‘Compassion is Kennedy’s strong suit. Throughout this collection she traces psychological cracks to their sources, engaging our empathy.’
We Are Attempting to Survive Our Time
By A.L. Kennedy
Published by Jonathan Cape
And the prize for most presciently titled anthology of the year goes to. . . A.L. Kennedy, for We Are Attempting to Survive Our Time, thirteen stories encompassing a range of historical and emotional landscapes, finely wrought, and full of Kennedy’s trademark wisdom and wry humour.
In a 2006 talk at Edge Hill University (transcribed by Ailsa Cox and Andrew Oldham), Kennedy said, ‘The thing about the short story is that yes, it is small, but it is small in a way that a bullet is small.’
Getting it right means forging immediate emotional connections and capturing moments of penetrating intensity that are—as in life—fleeting yet life-altering. Kennedy said a story should ‘[chime] with the reader because you’ve made it perfect enough that it resonates before and after itself. The people arrive and it’s as if they were alive forever beforehand and the people leave and it’s as if they’re going off to the rest of their lives.’ It demands ‘a really, really deep understanding of character point of view,’ and is a perfect description of her work.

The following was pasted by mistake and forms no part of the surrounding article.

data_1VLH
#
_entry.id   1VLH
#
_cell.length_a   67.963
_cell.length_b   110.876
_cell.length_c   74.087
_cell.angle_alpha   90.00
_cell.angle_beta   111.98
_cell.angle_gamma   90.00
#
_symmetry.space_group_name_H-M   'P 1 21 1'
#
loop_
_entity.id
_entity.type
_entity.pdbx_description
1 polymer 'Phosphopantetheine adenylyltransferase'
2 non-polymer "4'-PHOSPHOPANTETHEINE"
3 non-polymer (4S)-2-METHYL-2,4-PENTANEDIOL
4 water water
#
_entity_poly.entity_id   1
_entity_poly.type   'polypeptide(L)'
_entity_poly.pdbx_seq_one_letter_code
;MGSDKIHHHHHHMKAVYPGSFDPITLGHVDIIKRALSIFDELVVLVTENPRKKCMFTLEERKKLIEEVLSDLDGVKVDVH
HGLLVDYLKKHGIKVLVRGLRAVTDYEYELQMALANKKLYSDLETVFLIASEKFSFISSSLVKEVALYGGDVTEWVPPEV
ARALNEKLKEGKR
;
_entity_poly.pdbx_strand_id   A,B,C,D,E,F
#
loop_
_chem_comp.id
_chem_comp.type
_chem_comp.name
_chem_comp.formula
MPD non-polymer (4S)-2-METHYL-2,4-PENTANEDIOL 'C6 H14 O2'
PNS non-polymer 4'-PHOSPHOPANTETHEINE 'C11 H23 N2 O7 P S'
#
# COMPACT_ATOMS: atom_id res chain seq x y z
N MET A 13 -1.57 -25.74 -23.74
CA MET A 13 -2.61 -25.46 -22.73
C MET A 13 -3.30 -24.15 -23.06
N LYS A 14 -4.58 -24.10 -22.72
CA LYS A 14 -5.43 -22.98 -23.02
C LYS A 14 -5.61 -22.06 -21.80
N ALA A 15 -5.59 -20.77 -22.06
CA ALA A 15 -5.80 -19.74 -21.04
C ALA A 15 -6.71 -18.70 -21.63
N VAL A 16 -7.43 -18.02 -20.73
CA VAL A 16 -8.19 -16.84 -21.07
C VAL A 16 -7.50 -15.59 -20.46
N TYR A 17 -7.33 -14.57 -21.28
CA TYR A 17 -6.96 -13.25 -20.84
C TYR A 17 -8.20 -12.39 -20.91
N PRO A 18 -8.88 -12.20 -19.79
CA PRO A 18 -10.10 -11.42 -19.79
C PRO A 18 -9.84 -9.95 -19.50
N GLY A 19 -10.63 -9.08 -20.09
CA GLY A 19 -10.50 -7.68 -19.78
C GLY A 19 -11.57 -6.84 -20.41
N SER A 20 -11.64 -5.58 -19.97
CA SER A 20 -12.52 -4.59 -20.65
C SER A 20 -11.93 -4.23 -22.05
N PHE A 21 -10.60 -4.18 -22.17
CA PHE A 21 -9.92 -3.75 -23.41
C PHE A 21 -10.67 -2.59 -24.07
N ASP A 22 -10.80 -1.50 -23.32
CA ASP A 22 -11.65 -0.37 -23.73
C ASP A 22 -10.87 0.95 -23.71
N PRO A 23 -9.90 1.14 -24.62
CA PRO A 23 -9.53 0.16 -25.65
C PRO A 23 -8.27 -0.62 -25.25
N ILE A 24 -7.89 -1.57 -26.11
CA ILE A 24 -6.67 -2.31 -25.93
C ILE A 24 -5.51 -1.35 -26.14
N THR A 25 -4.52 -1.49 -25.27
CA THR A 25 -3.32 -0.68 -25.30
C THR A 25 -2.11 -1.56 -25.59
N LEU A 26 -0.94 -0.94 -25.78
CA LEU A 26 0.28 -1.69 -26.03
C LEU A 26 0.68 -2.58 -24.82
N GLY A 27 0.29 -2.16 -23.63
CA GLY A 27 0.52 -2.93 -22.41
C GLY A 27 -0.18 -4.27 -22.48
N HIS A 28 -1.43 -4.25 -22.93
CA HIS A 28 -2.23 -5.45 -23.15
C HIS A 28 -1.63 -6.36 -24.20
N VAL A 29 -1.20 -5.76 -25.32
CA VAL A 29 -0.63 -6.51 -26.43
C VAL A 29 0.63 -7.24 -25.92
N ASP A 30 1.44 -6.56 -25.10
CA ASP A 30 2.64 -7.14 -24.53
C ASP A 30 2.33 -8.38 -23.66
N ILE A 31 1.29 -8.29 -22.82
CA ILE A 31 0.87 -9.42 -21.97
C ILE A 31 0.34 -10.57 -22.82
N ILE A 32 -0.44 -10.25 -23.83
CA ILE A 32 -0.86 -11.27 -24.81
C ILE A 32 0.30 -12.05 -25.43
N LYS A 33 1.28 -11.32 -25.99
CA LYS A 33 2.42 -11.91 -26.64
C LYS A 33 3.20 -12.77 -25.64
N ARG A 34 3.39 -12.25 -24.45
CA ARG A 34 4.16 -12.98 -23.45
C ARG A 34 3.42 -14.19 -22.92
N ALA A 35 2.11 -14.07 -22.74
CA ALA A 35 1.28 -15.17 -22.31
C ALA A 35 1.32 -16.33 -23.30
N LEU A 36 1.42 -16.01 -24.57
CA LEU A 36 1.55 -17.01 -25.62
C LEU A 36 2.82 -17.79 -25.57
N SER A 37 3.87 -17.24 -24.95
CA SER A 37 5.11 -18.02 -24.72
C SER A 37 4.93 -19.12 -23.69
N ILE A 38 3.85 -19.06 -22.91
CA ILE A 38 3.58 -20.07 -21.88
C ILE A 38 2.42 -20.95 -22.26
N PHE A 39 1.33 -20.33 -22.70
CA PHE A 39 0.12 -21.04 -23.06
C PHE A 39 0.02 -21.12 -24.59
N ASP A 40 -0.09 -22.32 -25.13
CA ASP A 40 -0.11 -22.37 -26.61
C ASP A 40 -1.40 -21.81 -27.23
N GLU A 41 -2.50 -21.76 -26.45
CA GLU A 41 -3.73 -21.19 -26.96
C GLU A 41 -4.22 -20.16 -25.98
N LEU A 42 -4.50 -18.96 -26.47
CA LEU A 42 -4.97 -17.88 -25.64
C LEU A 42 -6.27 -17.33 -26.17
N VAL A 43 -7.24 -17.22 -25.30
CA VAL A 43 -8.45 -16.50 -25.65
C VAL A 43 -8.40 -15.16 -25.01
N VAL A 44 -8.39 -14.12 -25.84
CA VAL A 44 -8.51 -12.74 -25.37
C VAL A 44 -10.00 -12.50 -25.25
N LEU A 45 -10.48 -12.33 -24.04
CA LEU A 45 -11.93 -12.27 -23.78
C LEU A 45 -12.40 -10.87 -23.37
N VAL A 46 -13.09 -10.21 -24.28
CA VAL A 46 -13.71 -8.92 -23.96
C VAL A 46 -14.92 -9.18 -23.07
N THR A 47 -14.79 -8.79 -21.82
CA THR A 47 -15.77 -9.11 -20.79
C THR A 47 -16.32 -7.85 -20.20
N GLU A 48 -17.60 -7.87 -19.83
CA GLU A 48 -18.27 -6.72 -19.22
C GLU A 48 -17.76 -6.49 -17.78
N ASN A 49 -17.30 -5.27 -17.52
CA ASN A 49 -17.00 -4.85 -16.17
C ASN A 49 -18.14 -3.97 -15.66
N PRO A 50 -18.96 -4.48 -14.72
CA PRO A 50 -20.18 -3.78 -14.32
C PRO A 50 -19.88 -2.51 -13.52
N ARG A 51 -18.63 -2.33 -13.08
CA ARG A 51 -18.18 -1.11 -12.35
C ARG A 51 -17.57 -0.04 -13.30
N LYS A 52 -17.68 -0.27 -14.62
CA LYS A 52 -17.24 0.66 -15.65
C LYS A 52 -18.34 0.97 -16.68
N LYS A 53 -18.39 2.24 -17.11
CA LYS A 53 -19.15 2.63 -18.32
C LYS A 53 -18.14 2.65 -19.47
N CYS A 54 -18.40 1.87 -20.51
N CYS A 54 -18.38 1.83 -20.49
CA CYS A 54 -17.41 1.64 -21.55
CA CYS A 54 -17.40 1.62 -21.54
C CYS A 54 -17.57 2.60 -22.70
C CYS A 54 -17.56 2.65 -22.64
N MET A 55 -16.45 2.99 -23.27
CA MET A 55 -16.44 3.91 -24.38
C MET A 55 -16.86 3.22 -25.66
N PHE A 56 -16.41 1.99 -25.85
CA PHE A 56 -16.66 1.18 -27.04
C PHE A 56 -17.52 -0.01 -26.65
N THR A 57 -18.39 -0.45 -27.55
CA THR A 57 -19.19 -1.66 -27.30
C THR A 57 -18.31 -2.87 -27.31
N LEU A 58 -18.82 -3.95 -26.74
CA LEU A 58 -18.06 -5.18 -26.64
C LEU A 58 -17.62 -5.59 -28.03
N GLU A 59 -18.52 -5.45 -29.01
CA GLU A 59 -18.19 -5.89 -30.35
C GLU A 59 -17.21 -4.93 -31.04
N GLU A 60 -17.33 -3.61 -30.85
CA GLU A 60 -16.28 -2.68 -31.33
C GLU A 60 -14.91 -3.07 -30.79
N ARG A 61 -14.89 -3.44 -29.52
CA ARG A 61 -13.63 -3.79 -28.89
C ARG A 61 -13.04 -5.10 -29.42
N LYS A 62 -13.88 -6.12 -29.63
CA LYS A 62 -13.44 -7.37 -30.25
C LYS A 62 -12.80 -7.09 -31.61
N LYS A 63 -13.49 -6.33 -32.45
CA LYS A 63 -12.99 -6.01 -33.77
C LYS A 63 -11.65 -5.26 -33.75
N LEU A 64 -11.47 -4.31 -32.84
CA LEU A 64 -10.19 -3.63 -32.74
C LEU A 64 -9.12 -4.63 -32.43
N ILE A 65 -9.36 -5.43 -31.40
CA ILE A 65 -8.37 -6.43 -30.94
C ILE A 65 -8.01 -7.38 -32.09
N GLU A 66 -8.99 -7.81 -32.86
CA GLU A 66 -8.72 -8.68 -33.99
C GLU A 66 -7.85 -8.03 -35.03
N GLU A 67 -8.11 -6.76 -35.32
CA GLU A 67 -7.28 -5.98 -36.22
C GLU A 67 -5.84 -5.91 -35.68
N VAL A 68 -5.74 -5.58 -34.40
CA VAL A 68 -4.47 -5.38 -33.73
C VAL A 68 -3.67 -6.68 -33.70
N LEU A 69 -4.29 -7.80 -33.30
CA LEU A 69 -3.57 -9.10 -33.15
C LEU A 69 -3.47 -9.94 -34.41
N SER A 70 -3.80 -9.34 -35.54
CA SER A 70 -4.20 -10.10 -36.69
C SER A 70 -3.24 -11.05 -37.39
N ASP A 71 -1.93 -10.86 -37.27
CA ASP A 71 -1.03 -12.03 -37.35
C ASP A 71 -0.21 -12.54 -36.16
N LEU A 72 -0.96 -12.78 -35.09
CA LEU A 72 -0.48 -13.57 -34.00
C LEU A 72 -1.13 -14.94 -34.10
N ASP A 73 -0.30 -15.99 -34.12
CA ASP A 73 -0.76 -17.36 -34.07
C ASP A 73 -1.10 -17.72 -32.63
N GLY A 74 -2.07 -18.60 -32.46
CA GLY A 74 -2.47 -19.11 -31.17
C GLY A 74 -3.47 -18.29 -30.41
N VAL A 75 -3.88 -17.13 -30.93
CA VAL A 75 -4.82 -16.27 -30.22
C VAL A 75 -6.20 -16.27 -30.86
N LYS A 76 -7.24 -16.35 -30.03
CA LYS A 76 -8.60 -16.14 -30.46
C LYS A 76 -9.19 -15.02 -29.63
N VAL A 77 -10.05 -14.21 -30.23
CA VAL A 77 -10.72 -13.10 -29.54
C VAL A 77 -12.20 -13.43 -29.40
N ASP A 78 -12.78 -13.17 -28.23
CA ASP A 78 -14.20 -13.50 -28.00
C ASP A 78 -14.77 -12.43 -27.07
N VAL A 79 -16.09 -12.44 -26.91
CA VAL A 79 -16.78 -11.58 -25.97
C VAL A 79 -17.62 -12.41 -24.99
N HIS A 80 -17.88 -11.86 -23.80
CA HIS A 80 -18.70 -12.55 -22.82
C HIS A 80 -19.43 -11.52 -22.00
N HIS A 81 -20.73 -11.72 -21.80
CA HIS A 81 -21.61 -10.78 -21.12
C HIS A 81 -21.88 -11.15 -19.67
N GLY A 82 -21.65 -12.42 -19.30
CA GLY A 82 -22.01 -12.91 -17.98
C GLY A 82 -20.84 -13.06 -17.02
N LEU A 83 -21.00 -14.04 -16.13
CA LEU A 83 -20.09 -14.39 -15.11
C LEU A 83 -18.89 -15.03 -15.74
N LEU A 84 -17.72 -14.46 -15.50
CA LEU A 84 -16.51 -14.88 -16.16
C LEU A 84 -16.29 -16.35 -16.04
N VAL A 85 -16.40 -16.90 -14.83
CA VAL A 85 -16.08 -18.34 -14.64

The opening story, ‘Panic Attack‘, alerts us to pay attention. It’s about a wee man called Ronnie, whose every movement is designed to make you notice he’s there, taking up space. He exudes menace to onlookers as well as readers, and seems to be fighting to keep himself in check. Those gathered at Kings Cross, waiting for their trains to be announced, give him a wide berth, but we are trapped with him and inside him, and the edginess intensifies.